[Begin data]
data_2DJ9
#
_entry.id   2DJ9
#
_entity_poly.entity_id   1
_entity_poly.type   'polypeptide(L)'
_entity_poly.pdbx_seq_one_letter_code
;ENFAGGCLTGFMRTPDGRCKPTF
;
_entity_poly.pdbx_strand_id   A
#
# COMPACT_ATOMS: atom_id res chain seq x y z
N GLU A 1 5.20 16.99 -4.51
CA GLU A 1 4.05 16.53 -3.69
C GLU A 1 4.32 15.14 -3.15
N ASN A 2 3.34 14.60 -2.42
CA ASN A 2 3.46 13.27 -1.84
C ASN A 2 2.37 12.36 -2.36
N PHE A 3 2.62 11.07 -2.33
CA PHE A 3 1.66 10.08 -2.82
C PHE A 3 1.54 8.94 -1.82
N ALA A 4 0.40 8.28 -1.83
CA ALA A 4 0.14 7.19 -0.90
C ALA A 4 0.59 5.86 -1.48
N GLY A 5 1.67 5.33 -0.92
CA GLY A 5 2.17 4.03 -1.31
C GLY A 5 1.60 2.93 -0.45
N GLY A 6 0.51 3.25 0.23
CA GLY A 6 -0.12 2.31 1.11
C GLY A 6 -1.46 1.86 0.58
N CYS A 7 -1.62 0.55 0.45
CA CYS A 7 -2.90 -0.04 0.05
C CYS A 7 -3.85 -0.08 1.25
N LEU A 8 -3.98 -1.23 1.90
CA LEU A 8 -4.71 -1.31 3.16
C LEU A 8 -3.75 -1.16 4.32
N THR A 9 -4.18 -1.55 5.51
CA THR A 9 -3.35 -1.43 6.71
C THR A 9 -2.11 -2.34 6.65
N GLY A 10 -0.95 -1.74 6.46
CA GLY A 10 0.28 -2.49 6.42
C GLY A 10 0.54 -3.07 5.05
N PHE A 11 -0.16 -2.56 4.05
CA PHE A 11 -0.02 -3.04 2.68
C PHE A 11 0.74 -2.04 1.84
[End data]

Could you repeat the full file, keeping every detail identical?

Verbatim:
data_2DJ9
#
_entry.id   2DJ9
#
_entity_poly.entity_id   1
_entity_poly.type   'polypeptide(L)'
_entity_poly.pdbx_seq_one_letter_code
;ENFAGGCLTGFMRTPDGRCKPTF
;
_entity_poly.pdbx_strand_id   A
#
# COMPACT_ATOMS: atom_id res chain seq x y z
N GLU A 1 5.20 16.99 -4.51
CA GLU A 1 4.05 16.53 -3.69
C GLU A 1 4.32 15.14 -3.15
N ASN A 2 3.34 14.60 -2.42
CA ASN A 2 3.46 13.27 -1.84
C ASN A 2 2.37 12.36 -2.36
N PHE A 3 2.62 11.07 -2.33
CA PHE A 3 1.66 10.08 -2.82
C PHE A 3 1.54 8.94 -1.82
N ALA A 4 0.40 8.28 -1.83
CA ALA A 4 0.14 7.19 -0.90
C ALA A 4 0.59 5.86 -1.48
N GLY A 5 1.67 5.33 -0.92
CA GLY A 5 2.17 4.03 -1.31
C GLY A 5 1.60 2.93 -0.45
N GLY A 6 0.51 3.25 0.23
CA GLY A 6 -0.12 2.31 1.11
C GLY A 6 -1.46 1.86 0.58
N CYS A 7 -1.62 0.55 0.45
CA CYS A 7 -2.90 -0.04 0.05
C CYS A 7 -3.85 -0.08 1.25
N LEU A 8 -3.98 -1.23 1.90
CA LEU A 8 -4.71 -1.31 3.16
C LEU A 8 -3.75 -1.16 4.32
N THR A 9 -4.18 -1.55 5.51
CA THR A 9 -3.35 -1.43 6.71
C THR A 9 -2.11 -2.34 6.65
N GLY A 10 -0.95 -1.74 6.46
CA GLY A 10 0.28 -2.49 6.42
C GLY A 10 0.54 -3.07 5.05
N PHE A 11 -0.16 -2.56 4.05
CA PHE A 11 -0.02 -3.04 2.68
C PHE A 11 0.74 -2.04 1.84